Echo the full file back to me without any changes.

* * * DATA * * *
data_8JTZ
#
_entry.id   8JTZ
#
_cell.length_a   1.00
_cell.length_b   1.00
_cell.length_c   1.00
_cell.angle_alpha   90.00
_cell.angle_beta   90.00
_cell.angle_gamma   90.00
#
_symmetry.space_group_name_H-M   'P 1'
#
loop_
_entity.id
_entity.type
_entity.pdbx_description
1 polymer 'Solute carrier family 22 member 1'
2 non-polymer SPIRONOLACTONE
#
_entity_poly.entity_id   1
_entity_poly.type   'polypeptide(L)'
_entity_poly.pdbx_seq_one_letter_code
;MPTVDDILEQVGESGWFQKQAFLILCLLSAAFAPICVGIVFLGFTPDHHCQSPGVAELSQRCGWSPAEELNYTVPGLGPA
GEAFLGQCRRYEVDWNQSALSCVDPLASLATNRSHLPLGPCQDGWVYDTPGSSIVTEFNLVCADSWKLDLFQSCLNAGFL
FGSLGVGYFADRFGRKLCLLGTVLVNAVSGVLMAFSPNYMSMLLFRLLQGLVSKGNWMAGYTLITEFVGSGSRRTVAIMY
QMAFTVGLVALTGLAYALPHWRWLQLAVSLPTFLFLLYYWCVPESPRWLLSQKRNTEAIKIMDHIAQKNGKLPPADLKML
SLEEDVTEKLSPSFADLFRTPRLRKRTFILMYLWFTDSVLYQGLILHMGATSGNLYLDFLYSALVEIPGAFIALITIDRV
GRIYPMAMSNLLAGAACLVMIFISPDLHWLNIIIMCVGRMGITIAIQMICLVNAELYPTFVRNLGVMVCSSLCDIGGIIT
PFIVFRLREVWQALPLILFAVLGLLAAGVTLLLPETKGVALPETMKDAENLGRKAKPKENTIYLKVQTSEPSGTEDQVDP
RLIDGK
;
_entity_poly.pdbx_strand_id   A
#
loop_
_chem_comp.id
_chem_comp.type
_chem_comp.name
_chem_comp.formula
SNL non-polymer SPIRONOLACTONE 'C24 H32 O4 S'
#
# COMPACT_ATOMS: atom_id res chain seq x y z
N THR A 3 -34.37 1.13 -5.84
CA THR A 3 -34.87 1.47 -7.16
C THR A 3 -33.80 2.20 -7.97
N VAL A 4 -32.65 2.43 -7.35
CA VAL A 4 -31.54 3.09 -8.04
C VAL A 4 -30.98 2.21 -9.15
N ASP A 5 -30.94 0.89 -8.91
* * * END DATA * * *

data_8JTZ
#
_entry.id   8JTZ
#
_cell.length_a   1.00
_cell.length_b   1.00
_cell.length_c   1.00
_cell.angle_alpha   90.00
_cell.angle_beta   90.00
_cell.angle_gamma   90.00
#
_symmetry.space_group_name_H-M   'P 1'
#
loop_
_entity.id
_entity.type
_entity.pdbx_description
1 polymer 'Solute carrier family 22 member 1'
2 non-polymer SPIRONOLACTONE
#
_entity_poly.entity_id   1
_entity_poly.type   'polypeptide(L)'
_entity_poly.pdbx_seq_one_letter_code
;MPTVDDILEQVGESGWFQKQAFLILCLLSAAFAPICVGIVFLGFTPDHHCQSPGVAELSQRCGWSPAEELNYTVPGLGPA
GEAFLGQCRRYEVDWNQSALSCVDPLASLATNRSHLPLGPCQDGWVYDTPGSSIVTEFNLVCADSWKLDLFQSCLNAGFL
FGSLGVGYFADRFGRKLCLLGTVLVNAVSGVLMAFSPNYMSMLLFRLLQGLVSKGNWMAGYTLITEFVGSGSRRTVAIMY
QMAFTVGLVALTGLAYALPHWRWLQLAVSLPTFLFLLYYWCVPESPRWLLSQKRNTEAIKIMDHIAQKNGKLPPADLKML
SLEEDVTEKLSPSFADLFRTPRLRKRTFILMYLWFTDSVLYQGLILHMGATSGNLYLDFLYSALVEIPGAFIALITIDRV
GRIYPMAMSNLLAGAACLVMIFISPDLHWLNIIIMCVGRMGITIAIQMICLVNAELYPTFVRNLGVMVCSSLCDIGGIIT
PFIVFRLREVWQALPLILFAVLGLLAAGVTLLLPETKGVALPETMKDAENLGRKAKPKENTIYLKVQTSEPSGTEDQVDP
RLIDGK
;
_entity_poly.pdbx_strand_id   A
#
loop_
_chem_comp.id
_chem_comp.type
_chem_comp.name
_chem_comp.formula
SNL non-polymer SPIRONOLACTONE 'C24 H32 O4 S'
#
# COMPACT_ATOMS: atom_id res chain seq x y z
N THR A 3 -34.37 1.13 -5.84
CA THR A 3 -34.87 1.47 -7.16
C THR A 3 -33.80 2.20 -7.97
N VAL A 4 -32.65 2.43 -7.35
CA VAL A 4 -31.54 3.09 -8.04
C VAL A 4 -30.98 2.21 -9.15
N ASP A 5 -30.94 0.89 -8.91